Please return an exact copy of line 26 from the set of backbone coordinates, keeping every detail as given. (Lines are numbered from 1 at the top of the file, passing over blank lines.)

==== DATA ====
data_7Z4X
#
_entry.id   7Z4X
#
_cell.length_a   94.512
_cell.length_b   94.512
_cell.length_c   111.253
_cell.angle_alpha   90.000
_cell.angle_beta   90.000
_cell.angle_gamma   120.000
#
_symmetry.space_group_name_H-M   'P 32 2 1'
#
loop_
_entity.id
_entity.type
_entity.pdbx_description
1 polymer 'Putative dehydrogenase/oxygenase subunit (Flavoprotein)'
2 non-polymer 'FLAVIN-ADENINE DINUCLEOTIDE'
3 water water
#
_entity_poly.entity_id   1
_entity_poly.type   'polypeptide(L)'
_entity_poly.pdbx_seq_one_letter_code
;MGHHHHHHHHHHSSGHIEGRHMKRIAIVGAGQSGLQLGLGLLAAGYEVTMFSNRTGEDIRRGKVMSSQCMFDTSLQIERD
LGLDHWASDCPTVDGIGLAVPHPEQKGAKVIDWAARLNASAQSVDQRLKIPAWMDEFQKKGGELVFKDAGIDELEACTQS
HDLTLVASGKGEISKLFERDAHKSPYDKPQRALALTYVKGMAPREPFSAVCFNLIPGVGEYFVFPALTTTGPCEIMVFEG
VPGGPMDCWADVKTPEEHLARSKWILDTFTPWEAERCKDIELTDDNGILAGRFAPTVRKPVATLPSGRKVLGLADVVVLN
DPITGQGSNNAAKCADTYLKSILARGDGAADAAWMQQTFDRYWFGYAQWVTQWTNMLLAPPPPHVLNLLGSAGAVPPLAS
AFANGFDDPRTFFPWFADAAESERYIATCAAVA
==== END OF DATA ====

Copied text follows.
LGLDHWASDCPTVDGIGLAVPHPEQKGAKVIDWAARLNASAQSVDQRLKIPAWMDEFQKKGGELVFKDAGIDELEACTQS